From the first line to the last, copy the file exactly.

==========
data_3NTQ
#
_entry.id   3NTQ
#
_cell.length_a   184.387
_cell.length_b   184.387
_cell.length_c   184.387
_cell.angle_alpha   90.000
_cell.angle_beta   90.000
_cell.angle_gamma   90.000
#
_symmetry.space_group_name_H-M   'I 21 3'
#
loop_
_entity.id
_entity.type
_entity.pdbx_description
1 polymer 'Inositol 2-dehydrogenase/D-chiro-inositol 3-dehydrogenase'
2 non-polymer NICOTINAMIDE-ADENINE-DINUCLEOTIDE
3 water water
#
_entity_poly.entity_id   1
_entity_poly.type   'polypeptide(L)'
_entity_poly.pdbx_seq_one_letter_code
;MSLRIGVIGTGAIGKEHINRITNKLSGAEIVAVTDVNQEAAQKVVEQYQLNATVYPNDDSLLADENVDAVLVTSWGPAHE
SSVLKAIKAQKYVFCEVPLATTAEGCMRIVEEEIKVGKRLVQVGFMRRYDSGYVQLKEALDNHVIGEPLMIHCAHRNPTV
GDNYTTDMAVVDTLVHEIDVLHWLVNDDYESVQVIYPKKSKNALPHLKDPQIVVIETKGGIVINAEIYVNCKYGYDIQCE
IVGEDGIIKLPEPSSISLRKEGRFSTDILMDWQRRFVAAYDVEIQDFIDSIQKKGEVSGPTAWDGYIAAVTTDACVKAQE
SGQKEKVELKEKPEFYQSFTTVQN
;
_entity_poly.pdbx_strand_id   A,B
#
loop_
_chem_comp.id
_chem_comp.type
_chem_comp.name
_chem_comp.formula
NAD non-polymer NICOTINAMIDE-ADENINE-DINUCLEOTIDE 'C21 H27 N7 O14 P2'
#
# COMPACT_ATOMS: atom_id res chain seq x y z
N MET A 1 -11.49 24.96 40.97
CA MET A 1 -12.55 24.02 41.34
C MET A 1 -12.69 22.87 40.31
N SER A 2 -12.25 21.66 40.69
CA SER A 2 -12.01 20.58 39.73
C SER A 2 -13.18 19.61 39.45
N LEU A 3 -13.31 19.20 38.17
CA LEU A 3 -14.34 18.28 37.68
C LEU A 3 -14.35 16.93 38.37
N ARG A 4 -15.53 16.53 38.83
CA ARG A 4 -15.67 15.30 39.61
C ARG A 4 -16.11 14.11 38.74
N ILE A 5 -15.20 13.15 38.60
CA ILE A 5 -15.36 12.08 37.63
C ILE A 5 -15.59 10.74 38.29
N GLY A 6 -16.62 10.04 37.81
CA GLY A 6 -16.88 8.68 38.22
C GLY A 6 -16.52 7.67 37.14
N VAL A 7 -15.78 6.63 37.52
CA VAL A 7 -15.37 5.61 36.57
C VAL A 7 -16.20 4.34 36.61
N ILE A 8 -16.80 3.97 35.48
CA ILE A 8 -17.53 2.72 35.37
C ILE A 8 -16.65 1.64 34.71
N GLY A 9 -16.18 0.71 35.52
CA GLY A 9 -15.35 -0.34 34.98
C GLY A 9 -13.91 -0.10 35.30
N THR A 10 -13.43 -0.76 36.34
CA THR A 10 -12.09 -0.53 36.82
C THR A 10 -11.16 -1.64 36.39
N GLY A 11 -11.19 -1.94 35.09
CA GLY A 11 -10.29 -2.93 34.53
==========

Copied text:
data_3NTQ
#
_entry.id   3NTQ
#
_cell.length_a   184.387
_cell.length_b   184.387
_cell.length_c   184.387
_cell.angle_alpha   90.000
_cell.angle_beta   90.000
_cell.angle_gamma   90.000
#
_symmetry.space_group_name_H-M   'I 21 3'
#
loop_
_entity.id
_entity.type
_entity.pdbx_description
1 polymer 'Inositol 2-dehydrogenase/D-chiro-inositol 3-dehydrogenase'
2 non-polymer NICOTINAMIDE-ADENINE-DINUCLEOTIDE
3 water water
#
_entity_poly.entity_id   1
_entity_poly.type   'polypeptide(L)'
_entity_poly.pdbx_seq_one_letter_code
;MSLRIGVIGTGAIGKEHINRITNKLSGAEIVAVTDVNQEAAQKVVEQYQLNATVYPNDDSLLADENVDAVLVTSWGPAHE
SSVLKAIKAQKYVFCEVPLATTAEGCMRIVEEEIKVGKRLVQVGFMRRYDSGYVQLKEALDNHVIGEPLMIHCAHRNPTV
GDNYTTDMAVVDTLVHEIDVLHWLVNDDYESVQVIYPKKSKNALPHLKDPQIVVIETKGGIVINAEIYVNCKYGYDIQCE
IVGEDGIIKLPEPSSISLRKEGRFSTDILMDWQRRFVAAYDVEIQDFIDSIQKKGEVSGPTAWDGYIAAVTTDACVKAQE
SGQKEKVELKEKPEFYQSFTTVQN
;
_entity_poly.pdbx_strand_id   A,B
#
loop_
_chem_comp.id
_chem_comp.type
_chem_comp.name
_chem_comp.formula
NAD non-polymer NICOTINAMIDE-ADENINE-DINUCLEOTIDE 'C21 H27 N7 O14 P2'
#
# COMPACT_ATOMS: atom_id res chain seq x y z
N MET A 1 -11.49 24.96 40.97
CA MET A 1 -12.55 24.02 41.34
C MET A 1 -12.69 22.87 40.31
N SER A 2 -12.25 21.66 40.69
CA SER A 2 -12.01 20.58 39.73
C SER A 2 -13.18 19.61 39.45
N LEU A 3 -13.31 19.20 38.17
CA LEU A 3 -14.34 18.28 37.68
C LEU A 3 -14.35 16.93 38.37
N ARG A 4 -15.53 16.53 38.83
CA ARG A 4 -15.67 15.30 39.61
C ARG A 4 -16.11 14.11 38.74
N ILE A 5 -15.20 13.15 38.60
CA ILE A 5 -15.36 12.08 37.63
C ILE A 5 -15.59 10.74 38.29
N GLY A 6 -16.62 10.04 37.81
CA GLY A 6 -16.88 8.68 38.22
C GLY A 6 -16.52 7.67 37.14
N VAL A 7 -15.78 6.63 37.52
CA VAL A 7 -15.37 5.61 36.57
C VAL A 7 -16.20 4.34 36.61
N ILE A 8 -16.80 3.97 35.48
CA ILE A 8 -17.53 2.72 35.37
C ILE A 8 -16.65 1.64 34.71
N GLY A 9 -16.18 0.71 35.52
CA GLY A 9 -15.35 -0.34 34.98
C GLY A 9 -13.91 -0.10 35.30
N THR A 10 -13.43 -0.76 36.34
CA THR A 10 -12.09 -0.53 36.82
C THR A 10 -11.16 -1.64 36.39
N GLY A 11 -11.19 -1.94 35.09
CA GLY A 11 -10.29 -2.93 34.53